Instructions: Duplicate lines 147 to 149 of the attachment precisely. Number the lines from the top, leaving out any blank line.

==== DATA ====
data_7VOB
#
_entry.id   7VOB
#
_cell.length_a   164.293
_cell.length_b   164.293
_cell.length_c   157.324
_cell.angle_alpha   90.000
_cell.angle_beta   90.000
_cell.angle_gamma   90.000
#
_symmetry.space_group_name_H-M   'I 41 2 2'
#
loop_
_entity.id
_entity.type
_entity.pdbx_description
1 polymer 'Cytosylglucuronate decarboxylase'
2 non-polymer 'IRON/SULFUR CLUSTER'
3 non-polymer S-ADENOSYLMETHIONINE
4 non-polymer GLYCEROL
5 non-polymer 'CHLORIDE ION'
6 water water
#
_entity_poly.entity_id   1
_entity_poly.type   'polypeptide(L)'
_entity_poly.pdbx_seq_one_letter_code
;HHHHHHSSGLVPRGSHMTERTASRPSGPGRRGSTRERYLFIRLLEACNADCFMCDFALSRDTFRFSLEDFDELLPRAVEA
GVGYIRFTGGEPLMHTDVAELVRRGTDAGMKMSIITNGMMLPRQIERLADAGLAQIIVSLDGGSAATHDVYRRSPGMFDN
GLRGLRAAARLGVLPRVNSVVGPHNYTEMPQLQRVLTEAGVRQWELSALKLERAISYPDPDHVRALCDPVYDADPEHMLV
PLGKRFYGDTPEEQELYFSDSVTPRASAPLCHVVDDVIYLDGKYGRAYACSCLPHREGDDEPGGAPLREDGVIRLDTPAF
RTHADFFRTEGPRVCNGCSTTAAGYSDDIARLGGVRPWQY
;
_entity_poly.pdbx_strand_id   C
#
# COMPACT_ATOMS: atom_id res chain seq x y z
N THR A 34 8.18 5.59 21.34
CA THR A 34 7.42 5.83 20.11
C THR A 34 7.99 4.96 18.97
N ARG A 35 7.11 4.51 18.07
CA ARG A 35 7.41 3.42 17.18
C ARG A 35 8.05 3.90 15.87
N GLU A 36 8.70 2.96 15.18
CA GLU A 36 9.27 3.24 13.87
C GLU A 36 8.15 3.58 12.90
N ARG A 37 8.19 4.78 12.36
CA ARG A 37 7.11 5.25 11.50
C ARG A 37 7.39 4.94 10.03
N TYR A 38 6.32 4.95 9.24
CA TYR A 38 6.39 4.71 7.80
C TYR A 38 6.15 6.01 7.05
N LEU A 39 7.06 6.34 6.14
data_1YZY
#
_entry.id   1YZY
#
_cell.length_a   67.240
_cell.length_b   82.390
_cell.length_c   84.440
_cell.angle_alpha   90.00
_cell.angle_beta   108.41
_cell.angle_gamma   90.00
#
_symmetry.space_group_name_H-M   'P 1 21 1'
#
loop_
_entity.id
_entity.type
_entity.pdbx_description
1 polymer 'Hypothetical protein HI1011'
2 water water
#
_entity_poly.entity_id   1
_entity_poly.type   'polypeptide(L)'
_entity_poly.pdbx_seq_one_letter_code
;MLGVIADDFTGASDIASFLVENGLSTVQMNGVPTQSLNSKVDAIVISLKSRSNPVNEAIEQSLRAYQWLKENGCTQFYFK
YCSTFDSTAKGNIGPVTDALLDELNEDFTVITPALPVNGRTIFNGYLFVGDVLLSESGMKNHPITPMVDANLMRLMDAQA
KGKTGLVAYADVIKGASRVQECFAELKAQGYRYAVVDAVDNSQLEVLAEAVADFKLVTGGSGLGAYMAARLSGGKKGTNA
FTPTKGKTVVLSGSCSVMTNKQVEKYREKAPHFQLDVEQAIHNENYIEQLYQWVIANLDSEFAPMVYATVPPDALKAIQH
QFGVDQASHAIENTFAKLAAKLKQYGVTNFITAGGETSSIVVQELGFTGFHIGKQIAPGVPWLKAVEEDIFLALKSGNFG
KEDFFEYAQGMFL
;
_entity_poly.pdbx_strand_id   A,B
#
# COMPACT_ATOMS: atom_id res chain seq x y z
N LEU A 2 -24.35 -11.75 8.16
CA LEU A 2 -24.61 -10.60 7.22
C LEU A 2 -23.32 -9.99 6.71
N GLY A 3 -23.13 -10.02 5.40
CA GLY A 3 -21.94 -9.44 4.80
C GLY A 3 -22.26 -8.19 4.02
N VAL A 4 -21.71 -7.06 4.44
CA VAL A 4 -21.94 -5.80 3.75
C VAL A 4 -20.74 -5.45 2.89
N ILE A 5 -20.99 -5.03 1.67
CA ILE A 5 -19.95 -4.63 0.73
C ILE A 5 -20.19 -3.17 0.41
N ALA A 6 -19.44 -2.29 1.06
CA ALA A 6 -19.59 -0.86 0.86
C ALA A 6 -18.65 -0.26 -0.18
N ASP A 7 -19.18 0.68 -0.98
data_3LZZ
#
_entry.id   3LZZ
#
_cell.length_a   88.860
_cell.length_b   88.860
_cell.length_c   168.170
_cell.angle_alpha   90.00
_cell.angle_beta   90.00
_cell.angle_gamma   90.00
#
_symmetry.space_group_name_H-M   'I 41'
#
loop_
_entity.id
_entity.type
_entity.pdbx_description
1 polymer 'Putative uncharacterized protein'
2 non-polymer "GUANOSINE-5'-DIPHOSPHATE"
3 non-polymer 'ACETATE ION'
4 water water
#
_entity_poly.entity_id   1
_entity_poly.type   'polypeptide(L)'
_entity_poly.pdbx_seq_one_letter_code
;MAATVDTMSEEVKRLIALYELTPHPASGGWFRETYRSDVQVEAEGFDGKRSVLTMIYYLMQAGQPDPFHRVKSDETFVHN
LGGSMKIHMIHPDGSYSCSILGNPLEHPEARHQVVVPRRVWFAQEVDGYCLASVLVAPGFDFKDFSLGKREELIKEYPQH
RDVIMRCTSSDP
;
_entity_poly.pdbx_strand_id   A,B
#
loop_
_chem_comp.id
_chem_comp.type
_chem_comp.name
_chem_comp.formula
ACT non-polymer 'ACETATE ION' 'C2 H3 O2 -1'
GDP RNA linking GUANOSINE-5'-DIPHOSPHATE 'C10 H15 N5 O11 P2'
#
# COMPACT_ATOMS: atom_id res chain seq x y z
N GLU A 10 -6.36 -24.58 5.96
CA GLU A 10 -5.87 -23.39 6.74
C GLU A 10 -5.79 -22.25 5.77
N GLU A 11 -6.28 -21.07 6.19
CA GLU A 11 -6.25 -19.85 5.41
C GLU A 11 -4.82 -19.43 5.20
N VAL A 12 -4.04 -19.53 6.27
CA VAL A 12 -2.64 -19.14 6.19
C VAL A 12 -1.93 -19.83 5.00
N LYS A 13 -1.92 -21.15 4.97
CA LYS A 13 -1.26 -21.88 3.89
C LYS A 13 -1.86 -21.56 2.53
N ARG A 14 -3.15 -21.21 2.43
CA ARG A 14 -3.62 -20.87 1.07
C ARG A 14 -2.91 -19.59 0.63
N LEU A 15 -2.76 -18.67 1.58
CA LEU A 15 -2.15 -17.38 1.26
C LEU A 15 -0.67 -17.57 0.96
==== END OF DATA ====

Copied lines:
C GLU A 11 -4.82 -19.43 5.20
N VAL A 12 -4.04 -19.53 6.27
CA VAL A 12 -2.64 -19.14 6.19